For me it was a mystery who/what that Thing is, but getting an answer turned out too easy to let this be a standalone CIDU. But after answering that, there wasn’t much of a joke, and asking for explanations didn’t promise a long or interesting discussion thread. (But I did toss it into an old Sisyphus thread.)
So the cave painters recorded the story of a hunt; and also one of the cave dwellers being felled by a falling stalactite. Oh look, there it is, the base still hanging from the ceiling and the fallen point still lying on the ground. And undisturbed after all this time – while the probable skeletal remains have been scattered or swept up. So the joke is what?
And here’s one from Le Vieux Lapin, who asks “Adam? What am I missing here?”. Did the writer just get Noah’s name wrong? Nobody could do that. And Todd is no better a name for a scene like this. Just sayin’, It’s not canon!
And finally, let’s circle back to Pros & Cons:
(All right, I didn’t know their names but looked them up.) In the 2nd panel, when Samuel the lawyer calls himself a canary in the coal mine, is he using the image / metaphor correctly? I think basically yes, even if not entirely. (Does he expect to succumb to the dangerous outgassing sooner than others, and thereby provide a warning to all? Not exactly.)
And in the final panel, when detective Stan tries a twist comeback, does it work? Well, we get what is probably his point — *everybody* exposed to social media is already suffering from the dangerous atmosphere. But does that mean they/we are all canaries? Or that it’s too late for a canary-warning and it’s already hurting the miners, which is all participants. In the story of the traditional practice, even if you are a bird lover, the canaries are the sacrificial population and the miners are the protected population; if the gas is getting to the miners, the warning system has already failed, which I take it is most of Stan’s point.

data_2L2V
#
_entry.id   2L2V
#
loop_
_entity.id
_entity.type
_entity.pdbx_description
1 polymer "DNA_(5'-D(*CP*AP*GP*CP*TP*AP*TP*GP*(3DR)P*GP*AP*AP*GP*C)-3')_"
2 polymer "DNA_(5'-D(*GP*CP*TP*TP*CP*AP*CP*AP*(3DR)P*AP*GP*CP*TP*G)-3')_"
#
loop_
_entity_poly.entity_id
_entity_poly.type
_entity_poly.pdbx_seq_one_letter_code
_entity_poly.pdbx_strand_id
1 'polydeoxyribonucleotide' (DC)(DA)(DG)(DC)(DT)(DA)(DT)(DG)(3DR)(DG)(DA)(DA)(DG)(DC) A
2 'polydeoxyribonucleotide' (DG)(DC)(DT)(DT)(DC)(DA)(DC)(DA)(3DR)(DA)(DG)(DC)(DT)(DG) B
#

This Wrong Hands is almost a good Oy, playing on “usher” being both a family name and a role in a wedding. But do we make sense of the different kinds of dwelling the two people have?
This Pardon My Planet is not really wrong. But it’s not right, either.
Sent in by Max C. Webster, III, who says “I assume Old Jake is the dog, and the familiar sight is his boy, but as for the joke . . . huh?”
This one from Ken Berkun.. The zombie could have said something about “Brains!” and the scarecrow may connect to the Oz Scarecrow who felt the lack of brains. But do those line up right for a “I hear that”?
Wait up, I’m still stuck on “I hear that”. Does that somewhat less common expression offer any advantages (besides maybe shortness) over the more modern / natural sounding “Now you’re talking!” or “You said it!”?
Crankshaft often uses a pun or attempted pun as the punch. Can it be that “processing” is meant to work that way here?
I guess this is meant as a critique of how some people think of the process of teaching and learning?
Update after this post was first scheduled, the next strip came out, and in it the organist dies.
So maybe the first strip doesn’t have a joke at all, just setting up a serial storyline? Moving up another post, since I suspect there’s not a lot to discuss here. But I’ll leave this post up, in case I’m wrong.
Retail closes its doors tomorrow. I suppose it’s possible that tomorrow’s strip will give us a Calvin/Far Side-level perfect finale, but…
This weekend’s question: How would you end an existing strip? Somebody (Doug Bratton?) drew a “final B.C. strip” in which Jesus is born. Fifty years ago, Mad published a “final Beetle Bailey strip” in which he finally took off his cap and we saw “Get out of Viet Nam” written on his forehead.
I imagine Funky Winkerbean will end with a truck carrying toxic waste exploding, and the entire population of Westview suffering long, painful deaths.
Arlo and Janis retire from whatever the hell they do and move to the shore to be with the kids just in time for Mary Lou to give birth to a baby boy. Or… Arlo runs off with Lois. It can go either way.
Well, you’re in charge: give our comic strip friends the endings they deserve.